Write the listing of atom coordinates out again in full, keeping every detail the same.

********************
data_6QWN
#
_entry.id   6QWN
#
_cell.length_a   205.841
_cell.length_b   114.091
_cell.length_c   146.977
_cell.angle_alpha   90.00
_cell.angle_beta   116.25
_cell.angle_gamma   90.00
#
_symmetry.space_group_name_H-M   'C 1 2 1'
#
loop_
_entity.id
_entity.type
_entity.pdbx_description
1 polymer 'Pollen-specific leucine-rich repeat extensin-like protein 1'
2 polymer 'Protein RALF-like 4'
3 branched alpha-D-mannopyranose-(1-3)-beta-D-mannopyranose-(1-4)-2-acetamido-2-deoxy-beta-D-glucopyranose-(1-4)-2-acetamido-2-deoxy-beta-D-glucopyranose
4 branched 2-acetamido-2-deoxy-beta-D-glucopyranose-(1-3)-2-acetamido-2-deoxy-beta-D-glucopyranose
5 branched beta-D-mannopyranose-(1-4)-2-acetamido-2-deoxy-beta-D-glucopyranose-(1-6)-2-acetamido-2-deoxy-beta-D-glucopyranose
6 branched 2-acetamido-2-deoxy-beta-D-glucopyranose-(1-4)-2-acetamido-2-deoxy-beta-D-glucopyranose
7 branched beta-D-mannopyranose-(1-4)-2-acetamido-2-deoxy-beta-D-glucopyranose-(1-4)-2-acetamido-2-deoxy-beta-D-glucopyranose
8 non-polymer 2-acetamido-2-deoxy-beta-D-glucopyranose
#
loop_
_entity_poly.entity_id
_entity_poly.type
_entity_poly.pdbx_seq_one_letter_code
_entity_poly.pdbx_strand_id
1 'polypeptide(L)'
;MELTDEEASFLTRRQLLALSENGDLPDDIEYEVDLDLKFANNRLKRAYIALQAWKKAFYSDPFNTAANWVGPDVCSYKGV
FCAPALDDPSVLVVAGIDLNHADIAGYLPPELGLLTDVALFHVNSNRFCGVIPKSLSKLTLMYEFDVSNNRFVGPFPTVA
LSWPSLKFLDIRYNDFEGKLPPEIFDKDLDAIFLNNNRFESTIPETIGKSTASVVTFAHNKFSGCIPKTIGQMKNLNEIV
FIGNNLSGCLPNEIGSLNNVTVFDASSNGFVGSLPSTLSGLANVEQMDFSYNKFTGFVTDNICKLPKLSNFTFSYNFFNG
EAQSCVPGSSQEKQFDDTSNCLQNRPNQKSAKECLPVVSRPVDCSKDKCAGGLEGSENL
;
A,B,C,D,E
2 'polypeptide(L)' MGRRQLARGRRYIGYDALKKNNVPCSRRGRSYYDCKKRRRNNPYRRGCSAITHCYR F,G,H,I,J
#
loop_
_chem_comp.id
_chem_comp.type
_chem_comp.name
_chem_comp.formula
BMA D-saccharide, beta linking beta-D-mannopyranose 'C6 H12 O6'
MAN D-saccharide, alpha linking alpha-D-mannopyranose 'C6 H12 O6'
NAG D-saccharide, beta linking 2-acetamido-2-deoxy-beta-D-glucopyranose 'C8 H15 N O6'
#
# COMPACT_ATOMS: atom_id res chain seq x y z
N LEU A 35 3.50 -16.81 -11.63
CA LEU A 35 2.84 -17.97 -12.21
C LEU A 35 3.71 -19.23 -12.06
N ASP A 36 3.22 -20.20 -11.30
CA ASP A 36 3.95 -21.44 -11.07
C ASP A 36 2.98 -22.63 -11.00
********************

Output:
data_6QWN
#
_entry.id   6QWN
#
_cell.length_a   205.841
_cell.length_b   114.091
_cell.length_c   146.977
_cell.angle_alpha   90.00
_cell.angle_beta   116.25
_cell.angle_gamma   90.00
#
_symmetry.space_group_name_H-M   'C 1 2 1'
#
loop_
_entity.id
_entity.type
_entity.pdbx_description
1 polymer 'Pollen-specific leucine-rich repeat extensin-like protein 1'
2 polymer 'Protein RALF-like 4'
3 branched alpha-D-mannopyranose-(1-3)-beta-D-mannopyranose-(1-4)-2-acetamido-2-deoxy-beta-D-glucopyranose-(1-4)-2-acetamido-2-deoxy-beta-D-glucopyranose
4 branched 2-acetamido-2-deoxy-beta-D-glucopyranose-(1-3)-2-acetamido-2-deoxy-beta-D-glucopyranose
5 branched beta-D-mannopyranose-(1-4)-2-acetamido-2-deoxy-beta-D-glucopyranose-(1-6)-2-acetamido-2-deoxy-beta-D-glucopyranose
6 branched 2-acetamido-2-deoxy-beta-D-glucopyranose-(1-4)-2-acetamido-2-deoxy-beta-D-glucopyranose
7 branched beta-D-mannopyranose-(1-4)-2-acetamido-2-deoxy-beta-D-glucopyranose-(1-4)-2-acetamido-2-deoxy-beta-D-glucopyranose
8 non-polymer 2-acetamido-2-deoxy-beta-D-glucopyranose
#
loop_
_entity_poly.entity_id
_entity_poly.type
_entity_poly.pdbx_seq_one_letter_code
_entity_poly.pdbx_strand_id
1 'polypeptide(L)'
;MELTDEEASFLTRRQLLALSENGDLPDDIEYEVDLDLKFANNRLKRAYIALQAWKKAFYSDPFNTAANWVGPDVCSYKGV
FCAPALDDPSVLVVAGIDLNHADIAGYLPPELGLLTDVALFHVNSNRFCGVIPKSLSKLTLMYEFDVSNNRFVGPFPTVA
LSWPSLKFLDIRYNDFEGKLPPEIFDKDLDAIFLNNNRFESTIPETIGKSTASVVTFAHNKFSGCIPKTIGQMKNLNEIV
FIGNNLSGCLPNEIGSLNNVTVFDASSNGFVGSLPSTLSGLANVEQMDFSYNKFTGFVTDNICKLPKLSNFTFSYNFFNG
EAQSCVPGSSQEKQFDDTSNCLQNRPNQKSAKECLPVVSRPVDCSKDKCAGGLEGSENL
;
A,B,C,D,E
2 'polypeptide(L)' MGRRQLARGRRYIGYDALKKNNVPCSRRGRSYYDCKKRRRNNPYRRGCSAITHCYR F,G,H,I,J
#
loop_
_chem_comp.id
_chem_comp.type
_chem_comp.name
_chem_comp.formula
BMA D-saccharide, beta linking beta-D-mannopyranose 'C6 H12 O6'
MAN D-saccharide, alpha linking alpha-D-mannopyranose 'C6 H12 O6'
NAG D-saccharide, beta linking 2-acetamido-2-deoxy-beta-D-glucopyranose 'C8 H15 N O6'
#
# COMPACT_ATOMS: atom_id res chain seq x y z
N LEU A 35 3.50 -16.81 -11.63
CA LEU A 35 2.84 -17.97 -12.21
C LEU A 35 3.71 -19.23 -12.06
N ASP A 36 3.22 -20.20 -11.30
CA ASP A 36 3.95 -21.44 -11.07
C ASP A 36 2.98 -22.63 -11.00